In 1972, Allan told me he’d got us tickets to see Joni Mitchell in the Royal Festival Hall and, bless him, was willing to drive us there too. It was 6 May, Cup Final Day, though, and believe it or not, dear smirking reader, in those days this actually meant something to me. Yes, I could actually watch a whole football match without wanting to shout out (in the words of a revered older lady of our acquaintance) ‘Oh for goodness sake, look at those men chasing a ball – give them ALL a ball!’ Even harder to believe I had an extra-special particular interest in the match since ‘my’ team (?!) Leeds United was battling it out, against Arsenal. Yes, hard for me to believe I was interested, but it was unquestionably essential we watched the match.

Allan hit upon a plan, deciding we could drive to London in the morning, and watch the TV coverage of the match at the home of our cousin Jean – despite the fact we had never visited her before, or given her any notice of this . Jean had earned some notoriety for us by having married Bruce Rowland, drummer in Joe Cocker’s Grease Band, and later in Fairport Convention. It was something of a cheek, perhaps, to turn up at her door unannounced, but that’s what we did. Jean and Bruce were clearly not Saturday morning risers though, so when we brightly introduced ourselves, middayish, to the slightly groggy dishevelled Jean who answered the door, we were sent for a 20 minute walk around the block while they got their act together. Eventually we were welcomed, and given a scratch lunch; despite being a bit in awe of Bruce we still rifled through his album collection; then we were allowed to watch the match (Leeds won 1-0) and went on our way into the heart of the big city. Hard to believe now, but Al was able to park ‘just around the corner’ from the RFH, without too much difficulty and without cost.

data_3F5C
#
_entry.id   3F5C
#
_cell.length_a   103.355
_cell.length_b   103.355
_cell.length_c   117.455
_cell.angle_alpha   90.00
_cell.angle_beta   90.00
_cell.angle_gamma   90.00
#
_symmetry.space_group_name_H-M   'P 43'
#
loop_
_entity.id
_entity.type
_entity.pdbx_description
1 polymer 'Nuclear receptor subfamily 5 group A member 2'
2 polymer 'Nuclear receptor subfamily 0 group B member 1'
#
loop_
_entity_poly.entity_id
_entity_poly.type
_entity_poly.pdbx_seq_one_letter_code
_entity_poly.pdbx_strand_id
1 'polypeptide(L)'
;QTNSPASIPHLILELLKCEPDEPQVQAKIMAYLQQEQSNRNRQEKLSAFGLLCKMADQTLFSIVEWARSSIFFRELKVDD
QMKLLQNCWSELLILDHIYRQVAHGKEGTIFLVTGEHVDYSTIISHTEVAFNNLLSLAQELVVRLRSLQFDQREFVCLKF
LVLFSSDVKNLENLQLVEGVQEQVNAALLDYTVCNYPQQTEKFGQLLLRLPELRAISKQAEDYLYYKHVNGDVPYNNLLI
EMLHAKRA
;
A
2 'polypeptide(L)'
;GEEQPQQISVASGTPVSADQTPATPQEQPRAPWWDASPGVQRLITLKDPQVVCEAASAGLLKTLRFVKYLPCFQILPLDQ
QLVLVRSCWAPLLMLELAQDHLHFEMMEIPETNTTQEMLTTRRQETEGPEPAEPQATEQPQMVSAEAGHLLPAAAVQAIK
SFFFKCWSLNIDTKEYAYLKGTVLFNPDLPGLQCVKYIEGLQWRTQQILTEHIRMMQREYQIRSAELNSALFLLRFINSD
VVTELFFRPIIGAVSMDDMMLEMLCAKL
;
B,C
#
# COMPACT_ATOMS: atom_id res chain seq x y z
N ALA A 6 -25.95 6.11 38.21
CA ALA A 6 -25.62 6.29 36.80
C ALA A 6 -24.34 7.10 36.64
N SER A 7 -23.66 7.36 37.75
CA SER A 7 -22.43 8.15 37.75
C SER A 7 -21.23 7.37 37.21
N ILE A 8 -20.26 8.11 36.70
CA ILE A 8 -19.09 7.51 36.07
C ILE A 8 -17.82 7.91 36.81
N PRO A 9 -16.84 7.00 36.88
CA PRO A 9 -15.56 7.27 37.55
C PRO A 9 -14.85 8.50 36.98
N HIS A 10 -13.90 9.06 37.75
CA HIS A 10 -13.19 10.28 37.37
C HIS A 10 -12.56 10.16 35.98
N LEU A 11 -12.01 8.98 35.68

It did not go perfectly smoothly, this concert. It started late – the sound system wasn’t working so they ended up using the ‘house PA’ system which was a little echoey and tinny. Jackson Browne’s support set, then, was somewhat curtailed, but not before he’d whetted our appetite for further acquaintance.